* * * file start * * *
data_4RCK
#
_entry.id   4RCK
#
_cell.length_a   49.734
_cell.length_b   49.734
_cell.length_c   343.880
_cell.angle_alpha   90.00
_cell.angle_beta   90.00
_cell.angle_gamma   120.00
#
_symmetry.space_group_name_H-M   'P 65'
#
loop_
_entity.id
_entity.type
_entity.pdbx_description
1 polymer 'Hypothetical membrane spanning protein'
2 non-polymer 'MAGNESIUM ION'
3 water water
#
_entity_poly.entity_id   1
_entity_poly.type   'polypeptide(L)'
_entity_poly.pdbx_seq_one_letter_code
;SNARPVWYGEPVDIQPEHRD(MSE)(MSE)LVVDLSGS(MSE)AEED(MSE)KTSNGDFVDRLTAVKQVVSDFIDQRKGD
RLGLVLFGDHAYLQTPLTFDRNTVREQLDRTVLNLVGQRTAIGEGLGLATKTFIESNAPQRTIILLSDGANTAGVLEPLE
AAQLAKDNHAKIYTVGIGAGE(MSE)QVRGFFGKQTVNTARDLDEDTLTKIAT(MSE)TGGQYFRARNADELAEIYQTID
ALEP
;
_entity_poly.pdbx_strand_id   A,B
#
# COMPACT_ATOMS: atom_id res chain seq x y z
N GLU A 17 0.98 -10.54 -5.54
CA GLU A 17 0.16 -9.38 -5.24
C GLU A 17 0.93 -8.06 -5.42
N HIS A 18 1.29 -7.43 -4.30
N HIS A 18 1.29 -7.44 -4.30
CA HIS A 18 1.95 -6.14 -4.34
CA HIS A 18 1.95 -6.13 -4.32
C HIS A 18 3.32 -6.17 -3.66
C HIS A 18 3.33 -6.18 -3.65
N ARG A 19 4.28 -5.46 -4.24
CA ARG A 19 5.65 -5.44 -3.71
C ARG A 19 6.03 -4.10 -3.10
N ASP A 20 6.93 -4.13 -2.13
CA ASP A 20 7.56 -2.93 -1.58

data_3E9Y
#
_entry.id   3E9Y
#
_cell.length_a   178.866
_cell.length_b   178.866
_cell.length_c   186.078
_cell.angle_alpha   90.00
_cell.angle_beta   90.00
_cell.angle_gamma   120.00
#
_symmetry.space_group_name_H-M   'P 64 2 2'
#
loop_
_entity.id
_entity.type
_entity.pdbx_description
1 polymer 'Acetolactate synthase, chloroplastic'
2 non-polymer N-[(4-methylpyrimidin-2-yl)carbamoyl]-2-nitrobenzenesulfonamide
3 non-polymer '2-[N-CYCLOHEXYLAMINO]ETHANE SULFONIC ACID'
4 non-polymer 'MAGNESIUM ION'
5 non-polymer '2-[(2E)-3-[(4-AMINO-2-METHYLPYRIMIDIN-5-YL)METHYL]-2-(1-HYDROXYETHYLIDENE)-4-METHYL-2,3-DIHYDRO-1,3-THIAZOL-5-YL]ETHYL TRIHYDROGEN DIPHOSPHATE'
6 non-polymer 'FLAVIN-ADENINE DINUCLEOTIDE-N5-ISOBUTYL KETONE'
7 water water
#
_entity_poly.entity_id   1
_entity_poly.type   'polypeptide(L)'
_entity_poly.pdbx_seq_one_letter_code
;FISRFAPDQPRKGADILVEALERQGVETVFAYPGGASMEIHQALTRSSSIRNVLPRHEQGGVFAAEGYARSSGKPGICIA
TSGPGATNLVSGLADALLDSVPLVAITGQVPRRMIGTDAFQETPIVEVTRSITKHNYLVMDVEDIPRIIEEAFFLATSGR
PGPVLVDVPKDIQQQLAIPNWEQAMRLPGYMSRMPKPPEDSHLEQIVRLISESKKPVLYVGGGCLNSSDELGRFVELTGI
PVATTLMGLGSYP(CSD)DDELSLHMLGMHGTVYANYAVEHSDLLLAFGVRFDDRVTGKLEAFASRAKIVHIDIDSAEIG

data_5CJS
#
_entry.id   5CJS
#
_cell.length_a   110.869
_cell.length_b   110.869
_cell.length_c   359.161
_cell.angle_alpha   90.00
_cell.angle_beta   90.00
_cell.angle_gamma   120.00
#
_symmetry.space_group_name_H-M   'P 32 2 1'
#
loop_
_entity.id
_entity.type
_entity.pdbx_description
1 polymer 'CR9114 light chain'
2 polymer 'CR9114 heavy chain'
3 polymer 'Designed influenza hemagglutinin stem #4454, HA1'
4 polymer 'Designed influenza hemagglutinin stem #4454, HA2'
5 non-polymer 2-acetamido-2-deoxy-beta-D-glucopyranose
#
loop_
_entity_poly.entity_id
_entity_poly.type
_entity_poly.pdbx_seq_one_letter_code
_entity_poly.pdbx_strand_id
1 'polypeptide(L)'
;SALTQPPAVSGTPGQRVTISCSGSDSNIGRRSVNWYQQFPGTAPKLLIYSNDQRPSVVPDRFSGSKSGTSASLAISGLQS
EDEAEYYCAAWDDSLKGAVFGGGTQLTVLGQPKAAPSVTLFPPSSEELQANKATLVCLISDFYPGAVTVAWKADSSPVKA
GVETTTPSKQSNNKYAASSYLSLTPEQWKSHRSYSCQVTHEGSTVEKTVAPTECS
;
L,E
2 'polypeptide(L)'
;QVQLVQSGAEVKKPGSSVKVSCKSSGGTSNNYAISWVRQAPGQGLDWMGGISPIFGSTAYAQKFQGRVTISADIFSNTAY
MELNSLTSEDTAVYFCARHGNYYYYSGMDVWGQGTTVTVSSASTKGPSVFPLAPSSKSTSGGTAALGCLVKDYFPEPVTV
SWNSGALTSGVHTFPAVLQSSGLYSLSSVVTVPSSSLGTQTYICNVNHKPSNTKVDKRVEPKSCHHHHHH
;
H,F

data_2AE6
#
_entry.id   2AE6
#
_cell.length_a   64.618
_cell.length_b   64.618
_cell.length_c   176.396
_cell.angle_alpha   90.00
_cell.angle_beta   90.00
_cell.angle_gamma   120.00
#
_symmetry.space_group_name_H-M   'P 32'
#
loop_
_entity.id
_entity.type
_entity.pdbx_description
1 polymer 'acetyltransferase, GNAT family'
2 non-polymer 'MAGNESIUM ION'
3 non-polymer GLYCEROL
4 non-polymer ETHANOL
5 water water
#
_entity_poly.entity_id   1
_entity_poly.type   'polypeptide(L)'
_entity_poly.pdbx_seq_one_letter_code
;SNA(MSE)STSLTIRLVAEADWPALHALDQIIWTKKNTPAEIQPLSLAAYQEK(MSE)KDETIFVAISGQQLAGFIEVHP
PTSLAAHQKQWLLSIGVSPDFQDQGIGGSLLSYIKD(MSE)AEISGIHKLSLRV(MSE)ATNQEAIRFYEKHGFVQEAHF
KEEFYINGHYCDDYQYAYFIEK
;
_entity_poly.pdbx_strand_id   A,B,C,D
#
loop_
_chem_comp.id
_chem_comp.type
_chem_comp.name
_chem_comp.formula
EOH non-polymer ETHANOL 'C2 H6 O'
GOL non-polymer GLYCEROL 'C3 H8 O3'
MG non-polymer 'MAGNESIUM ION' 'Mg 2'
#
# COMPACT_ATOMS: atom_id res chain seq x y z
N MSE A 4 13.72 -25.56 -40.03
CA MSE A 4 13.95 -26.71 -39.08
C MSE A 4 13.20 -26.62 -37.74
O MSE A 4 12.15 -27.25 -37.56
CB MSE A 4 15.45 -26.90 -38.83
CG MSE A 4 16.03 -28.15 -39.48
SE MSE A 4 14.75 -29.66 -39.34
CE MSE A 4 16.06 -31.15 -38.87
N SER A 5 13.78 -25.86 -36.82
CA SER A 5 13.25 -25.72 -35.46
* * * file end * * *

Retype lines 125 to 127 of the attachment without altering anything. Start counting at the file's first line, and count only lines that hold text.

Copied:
_cell.length_c   176.396
_cell.angle_alpha   90.00
_cell.angle_beta   90.00